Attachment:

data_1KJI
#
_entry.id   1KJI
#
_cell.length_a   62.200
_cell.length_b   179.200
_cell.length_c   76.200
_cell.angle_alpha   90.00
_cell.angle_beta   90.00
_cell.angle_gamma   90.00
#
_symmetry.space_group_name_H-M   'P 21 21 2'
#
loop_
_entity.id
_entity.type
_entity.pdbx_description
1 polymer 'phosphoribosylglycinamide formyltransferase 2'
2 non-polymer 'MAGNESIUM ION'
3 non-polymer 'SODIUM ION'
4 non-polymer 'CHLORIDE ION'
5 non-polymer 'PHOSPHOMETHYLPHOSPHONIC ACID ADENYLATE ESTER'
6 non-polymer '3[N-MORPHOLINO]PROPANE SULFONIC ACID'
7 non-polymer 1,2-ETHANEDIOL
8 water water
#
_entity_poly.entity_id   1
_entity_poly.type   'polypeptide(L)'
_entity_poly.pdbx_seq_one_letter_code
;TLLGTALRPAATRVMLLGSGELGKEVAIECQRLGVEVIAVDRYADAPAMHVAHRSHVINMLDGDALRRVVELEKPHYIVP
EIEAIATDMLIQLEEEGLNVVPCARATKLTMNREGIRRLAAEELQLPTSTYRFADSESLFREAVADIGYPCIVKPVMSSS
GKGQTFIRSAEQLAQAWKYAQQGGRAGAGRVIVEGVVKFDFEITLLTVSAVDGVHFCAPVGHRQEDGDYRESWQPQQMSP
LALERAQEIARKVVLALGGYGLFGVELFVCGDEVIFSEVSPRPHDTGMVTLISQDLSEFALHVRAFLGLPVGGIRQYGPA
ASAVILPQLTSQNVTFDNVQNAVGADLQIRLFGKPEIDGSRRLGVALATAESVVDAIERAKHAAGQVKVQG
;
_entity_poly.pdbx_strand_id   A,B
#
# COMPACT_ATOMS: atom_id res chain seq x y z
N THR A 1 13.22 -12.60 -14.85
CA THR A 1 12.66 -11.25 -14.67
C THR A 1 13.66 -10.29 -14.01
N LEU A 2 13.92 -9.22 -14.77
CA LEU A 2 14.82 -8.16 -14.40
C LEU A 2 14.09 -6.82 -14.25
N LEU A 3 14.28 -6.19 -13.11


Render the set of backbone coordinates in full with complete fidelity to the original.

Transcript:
data_1KJI
#
_entry.id   1KJI
#
_cell.length_a   62.200
_cell.length_b   179.200
_cell.length_c   76.200
_cell.angle_alpha   90.00
_cell.angle_beta   90.00
_cell.angle_gamma   90.00
#
_symmetry.space_group_name_H-M   'P 21 21 2'
#
loop_
_entity.id
_entity.type
_entity.pdbx_description
1 polymer 'phosphoribosylglycinamide formyltransferase 2'
2 non-polymer 'MAGNESIUM ION'
3 non-polymer 'SODIUM ION'
4 non-polymer 'CHLORIDE ION'
5 non-polymer 'PHOSPHOMETHYLPHOSPHONIC ACID ADENYLATE ESTER'
6 non-polymer '3[N-MORPHOLINO]PROPANE SULFONIC ACID'
7 non-polymer 1,2-ETHANEDIOL
8 water water
#
_entity_poly.entity_id   1
_entity_poly.type   'polypeptide(L)'
_entity_poly.pdbx_seq_one_letter_code
;TLLGTALRPAATRVMLLGSGELGKEVAIECQRLGVEVIAVDRYADAPAMHVAHRSHVINMLDGDALRRVVELEKPHYIVP
EIEAIATDMLIQLEEEGLNVVPCARATKLTMNREGIRRLAAEELQLPTSTYRFADSESLFREAVADIGYPCIVKPVMSSS
GKGQTFIRSAEQLAQAWKYAQQGGRAGAGRVIVEGVVKFDFEITLLTVSAVDGVHFCAPVGHRQEDGDYRESWQPQQMSP
LALERAQEIARKVVLALGGYGLFGVELFVCGDEVIFSEVSPRPHDTGMVTLISQDLSEFALHVRAFLGLPVGGIRQYGPA
ASAVILPQLTSQNVTFDNVQNAVGADLQIRLFGKPEIDGSRRLGVALATAESVVDAIERAKHAAGQVKVQG
;
_entity_poly.pdbx_strand_id   A,B
#
# COMPACT_ATOMS: atom_id res chain seq x y z
N THR A 1 13.22 -12.60 -14.85
CA THR A 1 12.66 -11.25 -14.67
C THR A 1 13.66 -10.29 -14.01
N LEU A 2 13.92 -9.22 -14.77
CA LEU A 2 14.82 -8.16 -14.40
C LEU A 2 14.09 -6.82 -14.25
N LEU A 3 14.28 -6.19 -13.11